does he go off to sport with his dad each morning

    wait till workchoices come in

    NO sport for you

    ive left my messages for reading
    I have no time to chat,

    you shoud be enjoying life while you can

    for next year its to the salt mines
    our pension will be cut nearly in half

    thanks to voters like
    the country with no one spending will
    end up like Europe

    20 percent unemployed over there.

    at the moment 5 percent

  15. confessions

    It is worth watching. She was up against the Kouk.

    The slam dunk that woke a lot of people up was her saying that yes she welcomed a recession to get a surplus.

  16. Thos’ Paine….I get the feeling that you sit before your keyboard, head empty save for one word which you repeat over and over like some sort of mantra, looking for inspiration..”Gillard,Gillard,Gillard…dododododod…lalalalala..Gillard, Gillard…GOT IT!”
    Then, with great insight and inspiration you write…: “Julia Gillard is hopeless!”

    Man, contrary to most medical advice, I’d suggest you smoke the dope!

  17. I’ve said all along that Abbott was never going to support marriage equality. Those in his partyroom who keep him in the leadership would never allow it.

    The most you could ever hope for from today’s Liberal party is for a conscience vote, and Abbott wouldn’t even let them have one of those.

  18. Troy Bramston on Labors prospects

    AS Labor MPs file into the opposition partyroom after the September 14 federal election, there will be plenty of vacant seats. Just how bad Labor’s likely rout will be is impossible to predict precisely this far out.

    But a range of senior Labor Party officials – those who know the mood in the nation’s 150 electorates better than anyone – are in no doubt about the scale of the electoral tsunami that is headed for Labor.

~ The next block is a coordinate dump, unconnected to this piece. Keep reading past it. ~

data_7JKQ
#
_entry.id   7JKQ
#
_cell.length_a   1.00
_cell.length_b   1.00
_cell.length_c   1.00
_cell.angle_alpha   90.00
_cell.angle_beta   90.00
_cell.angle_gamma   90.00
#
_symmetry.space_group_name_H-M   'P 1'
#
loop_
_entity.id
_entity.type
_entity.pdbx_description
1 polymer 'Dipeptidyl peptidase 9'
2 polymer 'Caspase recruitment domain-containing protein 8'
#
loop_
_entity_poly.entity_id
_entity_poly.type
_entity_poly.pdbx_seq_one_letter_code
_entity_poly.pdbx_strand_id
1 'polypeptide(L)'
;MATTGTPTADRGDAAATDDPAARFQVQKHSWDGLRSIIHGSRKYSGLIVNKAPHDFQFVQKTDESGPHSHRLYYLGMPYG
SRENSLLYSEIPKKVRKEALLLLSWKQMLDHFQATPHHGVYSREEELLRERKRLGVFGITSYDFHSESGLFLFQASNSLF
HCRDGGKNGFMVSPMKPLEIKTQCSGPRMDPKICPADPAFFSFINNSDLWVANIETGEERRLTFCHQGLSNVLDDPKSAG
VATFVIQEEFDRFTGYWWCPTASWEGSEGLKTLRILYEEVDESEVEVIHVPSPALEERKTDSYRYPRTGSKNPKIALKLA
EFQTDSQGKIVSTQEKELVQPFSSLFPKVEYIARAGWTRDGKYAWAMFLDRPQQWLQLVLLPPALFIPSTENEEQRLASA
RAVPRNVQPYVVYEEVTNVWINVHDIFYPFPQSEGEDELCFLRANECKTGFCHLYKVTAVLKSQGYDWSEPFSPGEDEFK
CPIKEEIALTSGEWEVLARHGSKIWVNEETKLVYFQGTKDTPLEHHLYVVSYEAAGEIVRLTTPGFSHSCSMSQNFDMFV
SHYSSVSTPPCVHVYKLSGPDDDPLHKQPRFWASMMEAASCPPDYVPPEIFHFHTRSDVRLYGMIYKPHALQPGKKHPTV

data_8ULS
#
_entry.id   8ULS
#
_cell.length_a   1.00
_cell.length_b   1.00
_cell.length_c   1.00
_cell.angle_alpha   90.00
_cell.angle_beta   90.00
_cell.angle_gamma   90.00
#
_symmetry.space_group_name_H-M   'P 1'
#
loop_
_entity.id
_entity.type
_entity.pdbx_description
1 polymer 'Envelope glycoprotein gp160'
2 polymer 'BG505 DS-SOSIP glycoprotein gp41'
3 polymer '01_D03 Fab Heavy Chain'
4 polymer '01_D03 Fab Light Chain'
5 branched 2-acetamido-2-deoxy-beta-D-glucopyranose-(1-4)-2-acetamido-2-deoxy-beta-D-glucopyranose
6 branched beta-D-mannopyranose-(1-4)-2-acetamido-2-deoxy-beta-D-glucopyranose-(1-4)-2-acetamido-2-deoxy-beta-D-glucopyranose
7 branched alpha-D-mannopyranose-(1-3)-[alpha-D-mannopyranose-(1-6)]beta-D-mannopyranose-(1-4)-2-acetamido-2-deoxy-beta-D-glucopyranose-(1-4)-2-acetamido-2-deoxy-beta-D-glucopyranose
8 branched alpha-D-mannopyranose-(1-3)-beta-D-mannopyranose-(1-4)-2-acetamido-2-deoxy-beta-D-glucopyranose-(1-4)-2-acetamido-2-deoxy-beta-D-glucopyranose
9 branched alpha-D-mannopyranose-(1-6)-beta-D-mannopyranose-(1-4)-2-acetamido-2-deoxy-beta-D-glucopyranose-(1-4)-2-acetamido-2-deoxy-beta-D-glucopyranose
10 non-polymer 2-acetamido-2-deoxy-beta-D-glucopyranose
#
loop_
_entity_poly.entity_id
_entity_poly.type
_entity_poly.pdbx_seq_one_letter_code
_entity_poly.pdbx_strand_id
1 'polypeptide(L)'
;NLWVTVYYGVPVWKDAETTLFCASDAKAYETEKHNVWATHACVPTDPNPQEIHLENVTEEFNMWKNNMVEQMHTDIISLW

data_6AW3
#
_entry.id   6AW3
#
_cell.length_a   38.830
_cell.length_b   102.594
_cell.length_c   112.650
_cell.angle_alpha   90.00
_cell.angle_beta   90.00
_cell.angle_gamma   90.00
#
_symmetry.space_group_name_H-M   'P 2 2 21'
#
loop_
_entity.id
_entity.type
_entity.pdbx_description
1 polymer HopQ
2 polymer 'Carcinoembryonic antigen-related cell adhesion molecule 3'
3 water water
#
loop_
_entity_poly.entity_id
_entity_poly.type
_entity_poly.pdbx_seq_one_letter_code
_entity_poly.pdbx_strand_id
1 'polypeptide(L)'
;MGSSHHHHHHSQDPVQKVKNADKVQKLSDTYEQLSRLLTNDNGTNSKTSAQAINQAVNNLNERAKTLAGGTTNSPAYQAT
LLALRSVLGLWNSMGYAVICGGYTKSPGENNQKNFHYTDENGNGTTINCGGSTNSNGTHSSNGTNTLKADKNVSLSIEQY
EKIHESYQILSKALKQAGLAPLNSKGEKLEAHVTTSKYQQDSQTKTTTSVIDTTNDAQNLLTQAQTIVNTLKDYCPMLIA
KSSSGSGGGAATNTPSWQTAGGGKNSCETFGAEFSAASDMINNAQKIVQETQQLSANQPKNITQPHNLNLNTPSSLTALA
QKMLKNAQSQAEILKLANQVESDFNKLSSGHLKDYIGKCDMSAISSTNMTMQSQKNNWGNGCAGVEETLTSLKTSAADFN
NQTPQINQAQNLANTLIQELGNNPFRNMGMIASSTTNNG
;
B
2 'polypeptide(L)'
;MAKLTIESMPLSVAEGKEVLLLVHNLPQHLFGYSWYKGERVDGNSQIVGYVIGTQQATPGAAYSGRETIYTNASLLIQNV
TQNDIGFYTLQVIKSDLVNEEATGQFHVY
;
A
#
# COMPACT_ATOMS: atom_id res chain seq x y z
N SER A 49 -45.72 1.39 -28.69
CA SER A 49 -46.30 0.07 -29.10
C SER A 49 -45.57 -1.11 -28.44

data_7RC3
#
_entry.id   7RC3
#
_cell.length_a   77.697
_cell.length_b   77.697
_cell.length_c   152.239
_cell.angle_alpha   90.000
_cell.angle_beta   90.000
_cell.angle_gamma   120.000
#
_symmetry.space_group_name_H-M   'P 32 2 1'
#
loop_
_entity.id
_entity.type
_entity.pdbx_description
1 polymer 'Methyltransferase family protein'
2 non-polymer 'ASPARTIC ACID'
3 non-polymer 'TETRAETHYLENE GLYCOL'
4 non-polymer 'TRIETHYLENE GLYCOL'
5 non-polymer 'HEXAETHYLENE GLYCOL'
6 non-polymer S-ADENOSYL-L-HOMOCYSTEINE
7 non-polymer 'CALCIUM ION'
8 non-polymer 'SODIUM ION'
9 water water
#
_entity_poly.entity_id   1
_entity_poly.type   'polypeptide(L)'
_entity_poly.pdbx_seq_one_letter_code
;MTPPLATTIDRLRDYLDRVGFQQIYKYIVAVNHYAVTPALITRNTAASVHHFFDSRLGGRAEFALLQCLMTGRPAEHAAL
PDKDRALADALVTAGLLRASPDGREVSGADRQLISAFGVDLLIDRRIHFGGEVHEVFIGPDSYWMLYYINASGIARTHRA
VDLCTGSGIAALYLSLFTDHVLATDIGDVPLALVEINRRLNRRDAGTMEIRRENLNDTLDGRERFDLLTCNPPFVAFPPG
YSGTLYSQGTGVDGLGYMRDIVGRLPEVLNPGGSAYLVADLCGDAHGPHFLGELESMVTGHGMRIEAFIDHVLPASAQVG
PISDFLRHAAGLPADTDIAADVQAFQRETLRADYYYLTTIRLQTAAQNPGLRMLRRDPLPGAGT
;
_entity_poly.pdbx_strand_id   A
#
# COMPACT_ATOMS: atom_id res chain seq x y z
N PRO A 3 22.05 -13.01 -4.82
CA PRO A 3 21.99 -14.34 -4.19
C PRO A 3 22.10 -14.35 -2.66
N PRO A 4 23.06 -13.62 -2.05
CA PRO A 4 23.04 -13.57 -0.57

“It’s going to be far, far worse than most people think it will be,” says one of several party officials who spoke to Inquirer this week.

    “It’s going to be a bloodbath,” says another.

    “On the party’s polling and the published polling, we are looking at the loss of 35-40 seats,” says a third party official. “But when you look deeper, we’re facing a wipeout in some of our safest seats.”

    The consensus is if an election were held today, Labor would lose 35 to 40 seats – more than half its 72 seats (including Craig Thomson’s seat of Dobell). This would leave Labor with just 32 to 37 seats in the House of Representatives.

  19. rummel has twigged that Abbott is lying again. So he just accepts that Abbott’s policy is the reverse of anything he actually says.

    In rummels world it all makes sense.

  20. guytaur:

    I’ve been reading the transcript. Am absolutely gob-smacked at this:

    [JUDITH SLOAN: Of course, you know, they were just all over the place. The building education revolution, which was I think a very unfortunate name, we were spending way too much. The value for money was appalling. The home insulation program was a disaster and they had to cut that off. They had to kill that off.

    You know let me be upfront. I’m not much of a Keynesian. I’m a great believer that this needed to get sorted out. I don’t believe in this that a government should do whatever it can to keep an economy out of recession. David, one of the executive directors of the Treasury made the point and I think he’s completely wrong. There comes a point when a recession, hopefully a mild one, actually can be quite useful and that’s what should have been allowed to be done.]

    She obviously forgets (or perhaps doesn’t care) what happens to people and families and households when the economy goes into recession. The knock-on effects can be far-reaching, as the Kouk points out with the Lancet study.

  21. It was certainly an eye opener last night.

    Says it all about Austerity advocates. No heart. Let the people eat cake.

  22. The interview just got worse for Sloan as she was unable to set out a coherent argument against the govt’s actions during the GFC.